Blood Without Bias
We wanted to raise mass awareness of the UK policy that currently restricts gay and bi men from donating blood unless they abstain from sex for 3 months – even if their blood is safe to use. We worked with FreedomToDonate, a pressure group who had been campaigning to change the law, but had struggled drive considerable support outside of the LGBTQ+ community. Armed with the insight that over the past 5 years, blood donations from men have fallen by 25%, we wanted to start a movement and drive action by providing a space for people to protest against this.
WHAT WE DID
We launched a social campaign on UNILAD, our online platform reaching over forty-five million users on Facebook alone – an audience who we know through social listening, are passionate about the topic of inclusivity. We created a dedicated Blood Without Bias hub on UNILAD.com which housed a wealth of content providing information and a variety of perspectives on the issue. This was then further boosted across UNILAD social channels.
It was important to show that safe blood was going to waste in the UK, so we recruited gay and bi donors to sign up to donate blood at The Illegal Blood Bank. We also rallied a wider community of gay and bisexual men to ‘pledge a pint’ on UNILAD.com in protest, showing the amount of pints available if the policy were to change. Finally we promoted a change.org petition allowing anyone, regardless of sexual orientation, to show their support for the campaign.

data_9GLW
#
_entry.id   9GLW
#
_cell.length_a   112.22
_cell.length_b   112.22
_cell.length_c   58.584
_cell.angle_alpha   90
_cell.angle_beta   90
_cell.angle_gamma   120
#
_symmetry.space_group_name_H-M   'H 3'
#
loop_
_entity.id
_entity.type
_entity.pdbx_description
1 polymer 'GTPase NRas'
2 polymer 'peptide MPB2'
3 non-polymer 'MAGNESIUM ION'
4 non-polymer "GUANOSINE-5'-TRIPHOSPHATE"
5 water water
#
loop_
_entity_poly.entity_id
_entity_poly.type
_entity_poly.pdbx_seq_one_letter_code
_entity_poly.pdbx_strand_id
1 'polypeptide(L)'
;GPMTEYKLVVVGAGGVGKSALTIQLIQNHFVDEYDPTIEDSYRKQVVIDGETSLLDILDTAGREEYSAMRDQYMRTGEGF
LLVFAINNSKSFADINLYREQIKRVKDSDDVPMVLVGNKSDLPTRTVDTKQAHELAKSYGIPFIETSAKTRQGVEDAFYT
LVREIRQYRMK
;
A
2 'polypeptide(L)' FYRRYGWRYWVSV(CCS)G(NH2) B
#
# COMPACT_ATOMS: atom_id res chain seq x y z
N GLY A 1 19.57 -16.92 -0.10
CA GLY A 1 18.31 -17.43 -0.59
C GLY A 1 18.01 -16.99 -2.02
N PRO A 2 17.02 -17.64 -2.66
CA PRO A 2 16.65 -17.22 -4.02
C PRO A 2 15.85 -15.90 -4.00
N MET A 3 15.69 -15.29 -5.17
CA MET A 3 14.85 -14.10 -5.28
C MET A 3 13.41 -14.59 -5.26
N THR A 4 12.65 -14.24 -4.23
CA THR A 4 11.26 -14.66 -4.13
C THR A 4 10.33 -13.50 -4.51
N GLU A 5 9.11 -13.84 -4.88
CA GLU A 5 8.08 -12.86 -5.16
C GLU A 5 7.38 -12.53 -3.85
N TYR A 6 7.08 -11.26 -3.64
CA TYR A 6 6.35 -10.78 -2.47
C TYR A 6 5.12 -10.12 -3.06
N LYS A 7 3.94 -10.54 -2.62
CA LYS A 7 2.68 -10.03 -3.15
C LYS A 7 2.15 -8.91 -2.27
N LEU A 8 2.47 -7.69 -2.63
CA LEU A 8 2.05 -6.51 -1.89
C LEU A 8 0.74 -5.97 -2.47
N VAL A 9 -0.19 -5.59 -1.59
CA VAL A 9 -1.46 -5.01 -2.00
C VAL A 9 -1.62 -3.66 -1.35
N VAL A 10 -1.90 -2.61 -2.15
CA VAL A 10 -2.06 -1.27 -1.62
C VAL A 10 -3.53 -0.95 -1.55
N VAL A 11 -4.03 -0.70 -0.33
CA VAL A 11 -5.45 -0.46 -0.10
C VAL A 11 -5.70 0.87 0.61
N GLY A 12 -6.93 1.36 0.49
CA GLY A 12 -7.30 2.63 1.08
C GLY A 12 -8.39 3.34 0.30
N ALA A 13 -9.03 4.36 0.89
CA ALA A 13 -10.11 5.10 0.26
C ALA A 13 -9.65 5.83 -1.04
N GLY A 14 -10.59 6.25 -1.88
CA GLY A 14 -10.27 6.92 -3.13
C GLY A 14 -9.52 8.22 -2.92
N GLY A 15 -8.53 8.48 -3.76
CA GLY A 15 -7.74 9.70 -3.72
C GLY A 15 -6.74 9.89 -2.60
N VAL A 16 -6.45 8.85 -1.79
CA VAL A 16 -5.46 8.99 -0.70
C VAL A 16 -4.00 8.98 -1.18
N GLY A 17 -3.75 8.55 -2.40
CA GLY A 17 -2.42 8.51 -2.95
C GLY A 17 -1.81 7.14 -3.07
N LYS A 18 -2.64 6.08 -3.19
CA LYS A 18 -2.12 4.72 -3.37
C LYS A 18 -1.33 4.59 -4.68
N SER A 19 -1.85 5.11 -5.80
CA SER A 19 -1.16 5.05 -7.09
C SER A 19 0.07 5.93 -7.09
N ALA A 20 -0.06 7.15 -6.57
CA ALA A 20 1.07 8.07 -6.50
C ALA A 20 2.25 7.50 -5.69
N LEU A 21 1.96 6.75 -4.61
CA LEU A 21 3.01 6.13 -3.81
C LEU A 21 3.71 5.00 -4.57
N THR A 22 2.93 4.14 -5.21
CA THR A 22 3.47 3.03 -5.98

The Illegal Blood Bank was a legitimate medical facility. It was important for us to propose a potential solution to the current UK policy so we requested donors fill out a new questionnaire before donating, one that assessed risk based on individual sexual behaviour, NOT sexual orientation alone. The real pints of blood collected on the day were all tested to the same standards as the NHS. All pints collected were confirmed to be 100% safe to use.
In order to drive home the message that the blood collected was perfectly safe and going to waste, we took it to Westminster on the day MPs returned to parliament after the general election and displayed it in out-of-home installations. The stunt and reaction from the public was captured on Instagram Stories.
Our campaign prompted a response from the Department of Health. They explained that they will be investigating whether an individualised risk assessment questionnaire could be viable and will be publishing the outcome later in the year.
- On launch day, conversation about blood donation on social increased by 140% (Meltwater)
- 62% of those who saw our campaign content were ‘extremely in favour’ of changing the policy, vs a benchmark of 46% (control group)
- 10.8M campaign impressions across UNILAD social platforms
- 900K video views across site and social platforms
- 5K+ pints pledged by potential donors for when the policy changes
- 61K change.org signatures in support of the campaign